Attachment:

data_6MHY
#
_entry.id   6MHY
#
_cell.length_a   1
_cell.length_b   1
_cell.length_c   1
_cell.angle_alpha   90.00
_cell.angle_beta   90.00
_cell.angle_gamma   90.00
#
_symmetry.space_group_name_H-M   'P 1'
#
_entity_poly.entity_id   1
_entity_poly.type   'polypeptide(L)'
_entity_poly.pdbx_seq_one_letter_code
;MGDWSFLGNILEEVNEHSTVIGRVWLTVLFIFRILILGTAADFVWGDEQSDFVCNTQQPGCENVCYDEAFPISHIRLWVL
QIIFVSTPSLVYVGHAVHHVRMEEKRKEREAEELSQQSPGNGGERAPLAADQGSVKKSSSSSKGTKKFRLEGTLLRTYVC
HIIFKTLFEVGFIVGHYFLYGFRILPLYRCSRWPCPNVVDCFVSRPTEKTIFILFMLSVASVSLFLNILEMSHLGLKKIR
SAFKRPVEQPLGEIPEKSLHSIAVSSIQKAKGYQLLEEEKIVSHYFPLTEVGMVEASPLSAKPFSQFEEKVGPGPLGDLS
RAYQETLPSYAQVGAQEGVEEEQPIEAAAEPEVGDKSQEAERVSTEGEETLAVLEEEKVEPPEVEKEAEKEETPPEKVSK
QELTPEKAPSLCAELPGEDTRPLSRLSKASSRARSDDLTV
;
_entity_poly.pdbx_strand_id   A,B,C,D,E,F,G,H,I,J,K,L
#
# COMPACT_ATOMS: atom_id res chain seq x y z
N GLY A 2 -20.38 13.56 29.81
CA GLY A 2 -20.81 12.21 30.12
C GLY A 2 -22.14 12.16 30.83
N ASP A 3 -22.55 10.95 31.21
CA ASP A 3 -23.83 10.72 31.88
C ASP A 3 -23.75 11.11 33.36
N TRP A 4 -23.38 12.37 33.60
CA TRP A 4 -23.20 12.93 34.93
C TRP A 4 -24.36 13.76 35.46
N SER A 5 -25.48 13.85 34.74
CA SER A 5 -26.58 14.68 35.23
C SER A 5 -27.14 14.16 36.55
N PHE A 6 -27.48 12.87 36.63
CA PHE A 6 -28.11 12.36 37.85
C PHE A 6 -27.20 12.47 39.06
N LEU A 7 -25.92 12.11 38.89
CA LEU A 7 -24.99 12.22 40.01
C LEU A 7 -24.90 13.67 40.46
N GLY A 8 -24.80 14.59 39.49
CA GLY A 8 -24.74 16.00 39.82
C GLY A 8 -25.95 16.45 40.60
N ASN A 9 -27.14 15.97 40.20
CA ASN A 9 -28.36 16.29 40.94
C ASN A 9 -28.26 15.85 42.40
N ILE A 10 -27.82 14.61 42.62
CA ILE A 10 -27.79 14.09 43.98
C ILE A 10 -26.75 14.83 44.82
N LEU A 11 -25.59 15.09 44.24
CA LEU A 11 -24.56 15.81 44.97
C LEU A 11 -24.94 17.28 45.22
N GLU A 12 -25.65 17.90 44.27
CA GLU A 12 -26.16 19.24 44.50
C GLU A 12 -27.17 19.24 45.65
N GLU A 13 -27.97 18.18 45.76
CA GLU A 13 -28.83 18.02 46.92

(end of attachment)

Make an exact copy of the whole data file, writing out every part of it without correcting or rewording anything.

data_6MHY
#
_entry.id   6MHY
#
_cell.length_a   1
_cell.length_b   1
_cell.length_c   1
_cell.angle_alpha   90.00
_cell.angle_beta   90.00
_cell.angle_gamma   90.00
#
_symmetry.space_group_name_H-M   'P 1'
#
_entity_poly.entity_id   1
_entity_poly.type   'polypeptide(L)'
_entity_poly.pdbx_seq_one_letter_code
;MGDWSFLGNILEEVNEHSTVIGRVWLTVLFIFRILILGTAADFVWGDEQSDFVCNTQQPGCENVCYDEAFPISHIRLWVL
QIIFVSTPSLVYVGHAVHHVRMEEKRKEREAEELSQQSPGNGGERAPLAADQGSVKKSSSSSKGTKKFRLEGTLLRTYVC
HIIFKTLFEVGFIVGHYFLYGFRILPLYRCSRWPCPNVVDCFVSRPTEKTIFILFMLSVASVSLFLNILEMSHLGLKKIR
SAFKRPVEQPLGEIPEKSLHSIAVSSIQKAKGYQLLEEEKIVSHYFPLTEVGMVEASPLSAKPFSQFEEKVGPGPLGDLS
RAYQETLPSYAQVGAQEGVEEEQPIEAAAEPEVGDKSQEAERVSTEGEETLAVLEEEKVEPPEVEKEAEKEETPPEKVSK
QELTPEKAPSLCAELPGEDTRPLSRLSKASSRARSDDLTV
;
_entity_poly.pdbx_strand_id   A,B,C,D,E,F,G,H,I,J,K,L
#
# COMPACT_ATOMS: atom_id res chain seq x y z
N GLY A 2 -20.38 13.56 29.81
CA GLY A 2 -20.81 12.21 30.12
C GLY A 2 -22.14 12.16 30.83
N ASP A 3 -22.55 10.95 31.21
CA ASP A 3 -23.83 10.72 31.88
C ASP A 3 -23.75 11.11 33.36
N TRP A 4 -23.38 12.37 33.60
CA TRP A 4 -23.20 12.93 34.93
C TRP A 4 -24.36 13.76 35.46
N SER A 5 -25.48 13.85 34.74
CA SER A 5 -26.58 14.68 35.23
C SER A 5 -27.14 14.16 36.55
N PHE A 6 -27.48 12.87 36.63
CA PHE A 6 -28.11 12.36 37.85
C PHE A 6 -27.20 12.47 39.06
N LEU A 7 -25.92 12.11 38.89
CA LEU A 7 -24.99 12.22 40.01
C LEU A 7 -24.90 13.67 40.46
N GLY A 8 -24.80 14.59 39.49
CA GLY A 8 -24.74 16.00 39.82
C GLY A 8 -25.95 16.45 40.60
N ASN A 9 -27.14 15.97 40.20
CA ASN A 9 -28.36 16.29 40.94
C ASN A 9 -28.26 15.85 42.40
N ILE A 10 -27.82 14.61 42.62
CA ILE A 10 -27.79 14.09 43.98
C ILE A 10 -26.75 14.83 44.82
N LEU A 11 -25.59 15.09 44.24
CA LEU A 11 -24.56 15.81 44.97
C LEU A 11 -24.94 17.28 45.22
N GLU A 12 -25.65 17.90 44.27
CA GLU A 12 -26.16 19.24 44.50
C GLU A 12 -27.17 19.24 45.65
N GLU A 13 -27.97 18.18 45.76
CA GLU A 13 -28.83 18.02 46.92